rajesh@10GR2.1> select ename
  2  from emp e join dept d
  3  on  (e.deptno = d.deptno);
Elapsed: 00:00:00.00

Execution Plan
----------------------------------------------------------
Plan hash value: 4269077325

------------------------------------------------------------------------------
| Id  | Operation          | Name    | Rows  | Bytes | Cost (%CPU)| Time     |
------------------------------------------------------------------------------
|   0 | SELECT STATEMENT   |         |    14 |   168 |     3   (0)| 00:00:01 |
|   1 |  NESTED LOOPS      |         |    14 |   168 |     3   (0)| 00:00:01 |
|   2 |   TABLE ACCESS FULL| EMP     |    14 |   126 |     3   (0)| 00:00:01 |
|*  3 |   INDEX UNIQUE SCAN| DEPT_PK |     1 |     3 |     0   (0)| 00:00:01 |
------------------------------------------------------------------------------

Predicate Information (identified by operation id):
---------------------------------------------------

   3 - access("E"."DEPTNO"="D"."DEPTNO")

rajesh@10GR2.1>
rajesh@10GR2.1> set autotrace off;
rajesh@10GR2.1>


Results from 10.2.0.4.0 patchsets.

rajesh@10GR2.4> select * from v$version;

BANNER
----------------------------------------------------------------
Oracle Database 10g Enterprise Edition Release 10.2.0.4.0 - 64bi
PL/SQL Release 10.2.0.4.0 - Production
CORE    10.2.0.4.0      Production
TNS for Solaris: Version 10.2.0.4.0 - Production
NLSRTL Version 10.2.0.4.0 - Production

Elapsed: 00:00:00.76
rajesh@10GR2.4>
rajesh@10GR2.4>
rajesh@10GR2.4> set autotrace traceonly explain;
rajesh@10GR2.4> select ename
  2  from emp e,dept d
  3  where e.deptno = d.deptno;
Elapsed: 00:00:00.50

Execution Plan
----------------------------------------------------------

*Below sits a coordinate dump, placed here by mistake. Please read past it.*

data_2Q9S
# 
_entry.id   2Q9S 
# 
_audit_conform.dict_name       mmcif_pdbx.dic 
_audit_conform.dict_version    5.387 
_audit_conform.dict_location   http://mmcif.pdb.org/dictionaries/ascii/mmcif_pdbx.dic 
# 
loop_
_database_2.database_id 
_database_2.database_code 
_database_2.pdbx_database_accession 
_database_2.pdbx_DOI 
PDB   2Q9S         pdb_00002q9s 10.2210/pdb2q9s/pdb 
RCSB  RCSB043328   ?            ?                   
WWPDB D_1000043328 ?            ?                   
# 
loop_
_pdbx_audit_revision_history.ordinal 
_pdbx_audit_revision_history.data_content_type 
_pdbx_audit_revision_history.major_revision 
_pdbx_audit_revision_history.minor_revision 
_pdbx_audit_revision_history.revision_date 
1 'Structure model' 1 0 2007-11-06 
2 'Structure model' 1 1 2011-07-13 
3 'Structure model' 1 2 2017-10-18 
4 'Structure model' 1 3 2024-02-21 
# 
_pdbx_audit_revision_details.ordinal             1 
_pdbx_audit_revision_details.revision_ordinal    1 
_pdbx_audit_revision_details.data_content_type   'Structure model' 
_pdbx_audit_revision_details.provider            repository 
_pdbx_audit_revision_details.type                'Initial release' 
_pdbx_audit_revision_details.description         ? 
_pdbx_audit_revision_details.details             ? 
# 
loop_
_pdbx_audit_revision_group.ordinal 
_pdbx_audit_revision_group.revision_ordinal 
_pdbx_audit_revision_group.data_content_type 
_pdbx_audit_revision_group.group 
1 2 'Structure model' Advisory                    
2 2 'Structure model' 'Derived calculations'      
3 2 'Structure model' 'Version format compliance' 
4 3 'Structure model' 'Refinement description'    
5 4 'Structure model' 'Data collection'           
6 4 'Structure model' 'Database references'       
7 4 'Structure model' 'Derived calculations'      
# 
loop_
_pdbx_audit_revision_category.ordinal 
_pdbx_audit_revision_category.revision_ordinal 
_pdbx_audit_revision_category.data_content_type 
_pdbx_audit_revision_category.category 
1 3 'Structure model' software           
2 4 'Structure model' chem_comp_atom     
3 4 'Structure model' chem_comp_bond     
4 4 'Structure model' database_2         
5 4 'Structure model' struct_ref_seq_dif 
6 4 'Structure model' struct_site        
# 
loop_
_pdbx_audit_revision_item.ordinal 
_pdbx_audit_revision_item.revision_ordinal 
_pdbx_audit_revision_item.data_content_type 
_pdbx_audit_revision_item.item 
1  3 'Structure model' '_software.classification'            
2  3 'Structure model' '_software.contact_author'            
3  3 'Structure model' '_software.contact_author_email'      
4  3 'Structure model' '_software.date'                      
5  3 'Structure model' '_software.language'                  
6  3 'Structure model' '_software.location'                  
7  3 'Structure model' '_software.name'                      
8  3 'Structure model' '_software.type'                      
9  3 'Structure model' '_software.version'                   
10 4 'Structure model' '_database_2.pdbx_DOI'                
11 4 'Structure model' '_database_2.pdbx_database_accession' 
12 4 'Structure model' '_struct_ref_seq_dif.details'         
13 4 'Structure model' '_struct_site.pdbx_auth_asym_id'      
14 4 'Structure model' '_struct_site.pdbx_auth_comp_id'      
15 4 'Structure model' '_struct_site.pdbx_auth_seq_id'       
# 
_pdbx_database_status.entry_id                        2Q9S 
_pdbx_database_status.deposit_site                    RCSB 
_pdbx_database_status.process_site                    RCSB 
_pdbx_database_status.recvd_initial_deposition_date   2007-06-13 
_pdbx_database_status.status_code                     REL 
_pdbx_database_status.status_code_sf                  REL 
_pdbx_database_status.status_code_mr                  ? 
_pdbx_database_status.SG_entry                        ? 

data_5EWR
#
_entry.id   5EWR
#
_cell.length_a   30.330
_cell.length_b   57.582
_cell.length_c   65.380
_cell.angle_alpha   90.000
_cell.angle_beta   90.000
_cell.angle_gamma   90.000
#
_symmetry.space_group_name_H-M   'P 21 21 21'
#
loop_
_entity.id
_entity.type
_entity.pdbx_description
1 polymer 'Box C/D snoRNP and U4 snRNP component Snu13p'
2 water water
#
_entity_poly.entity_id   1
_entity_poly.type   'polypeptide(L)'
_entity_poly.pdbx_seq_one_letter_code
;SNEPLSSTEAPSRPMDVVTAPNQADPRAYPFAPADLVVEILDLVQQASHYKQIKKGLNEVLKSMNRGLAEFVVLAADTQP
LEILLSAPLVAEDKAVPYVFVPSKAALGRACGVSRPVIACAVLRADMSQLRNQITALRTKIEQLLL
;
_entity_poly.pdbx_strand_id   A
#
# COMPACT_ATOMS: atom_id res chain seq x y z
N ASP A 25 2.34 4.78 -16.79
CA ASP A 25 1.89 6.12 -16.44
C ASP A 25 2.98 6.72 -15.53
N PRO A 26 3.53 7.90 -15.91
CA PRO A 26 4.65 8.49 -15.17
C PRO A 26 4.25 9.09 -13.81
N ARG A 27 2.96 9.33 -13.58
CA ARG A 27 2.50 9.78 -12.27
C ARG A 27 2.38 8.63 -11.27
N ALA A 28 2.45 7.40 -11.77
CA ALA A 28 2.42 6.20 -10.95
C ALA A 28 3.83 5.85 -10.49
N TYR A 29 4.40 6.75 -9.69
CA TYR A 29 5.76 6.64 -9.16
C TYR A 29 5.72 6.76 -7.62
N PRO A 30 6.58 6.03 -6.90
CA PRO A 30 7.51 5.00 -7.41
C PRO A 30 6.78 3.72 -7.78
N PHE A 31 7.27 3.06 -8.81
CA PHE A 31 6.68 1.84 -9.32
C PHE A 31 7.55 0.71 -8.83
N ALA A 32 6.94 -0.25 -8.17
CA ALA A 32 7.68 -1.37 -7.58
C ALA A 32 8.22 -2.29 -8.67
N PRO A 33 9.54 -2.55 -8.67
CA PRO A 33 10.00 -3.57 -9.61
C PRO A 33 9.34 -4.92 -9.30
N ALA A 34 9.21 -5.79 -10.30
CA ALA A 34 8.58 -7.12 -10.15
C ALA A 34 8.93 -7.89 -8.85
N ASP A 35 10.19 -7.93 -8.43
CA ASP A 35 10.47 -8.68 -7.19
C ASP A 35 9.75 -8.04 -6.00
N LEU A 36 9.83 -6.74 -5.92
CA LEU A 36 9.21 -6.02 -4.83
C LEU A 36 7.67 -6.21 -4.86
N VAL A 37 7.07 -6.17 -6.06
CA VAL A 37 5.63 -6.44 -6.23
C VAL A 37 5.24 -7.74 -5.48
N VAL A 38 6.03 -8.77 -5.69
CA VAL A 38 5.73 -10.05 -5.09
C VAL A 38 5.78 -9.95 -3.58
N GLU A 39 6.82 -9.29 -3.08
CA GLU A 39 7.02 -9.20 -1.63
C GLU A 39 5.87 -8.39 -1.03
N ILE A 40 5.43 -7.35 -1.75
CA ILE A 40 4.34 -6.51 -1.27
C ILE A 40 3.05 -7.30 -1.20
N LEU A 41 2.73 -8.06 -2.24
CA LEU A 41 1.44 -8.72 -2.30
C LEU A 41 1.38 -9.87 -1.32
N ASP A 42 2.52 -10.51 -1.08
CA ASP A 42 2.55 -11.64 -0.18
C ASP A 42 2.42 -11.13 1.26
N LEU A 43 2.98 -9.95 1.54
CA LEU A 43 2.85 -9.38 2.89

----------------------------------------------------------
| Id  | Operation         | Name | Rows  | Bytes | Cost  |
----------------------------------------------------------
|   0 | SELECT STATEMENT  |      |    14 |   126 |     5 |
|   1 |  TABLE ACCESS FULL| EMP  |    14 |   126 |     5 |
----------------------------------------------------------

Note
-----
   - 'PLAN_TABLE' is old version

rajesh@10GR2.4>
rajesh@10GR2.4> select ename
  2  from emp e join dept d
  3  on  (e.deptno = d.deptno);
Elapsed: 00:00:00.50

Execution Plan
----------------------------------------------------------

--------------------------------------------------------------
| Id  | Operation          | Name    | Rows  | Bytes | Cost  |
--------------------------------------------------------------
|   0 | SELECT STATEMENT   |         |    14 |   168 |     5 |
|   1 |  NESTED LOOPS      |         |    14 |   168 |     5 |
|   2 |   TABLE ACCESS FULL| EMP     |    14 |   126 |     5 |
|   3 |   INDEX UNIQUE SCAN| DEPT_PK |     1 |     3 |     0 |
--------------------------------------------------------------

Note
-----
   - 'PLAN_TABLE' is old version

rajesh@10GR2.4>
rajesh@10GR2.4> set autotrace off;
rajesh@10GR2.4>


Tom:

Is that ANSI SQL's to be avoided in Oracle database 10g?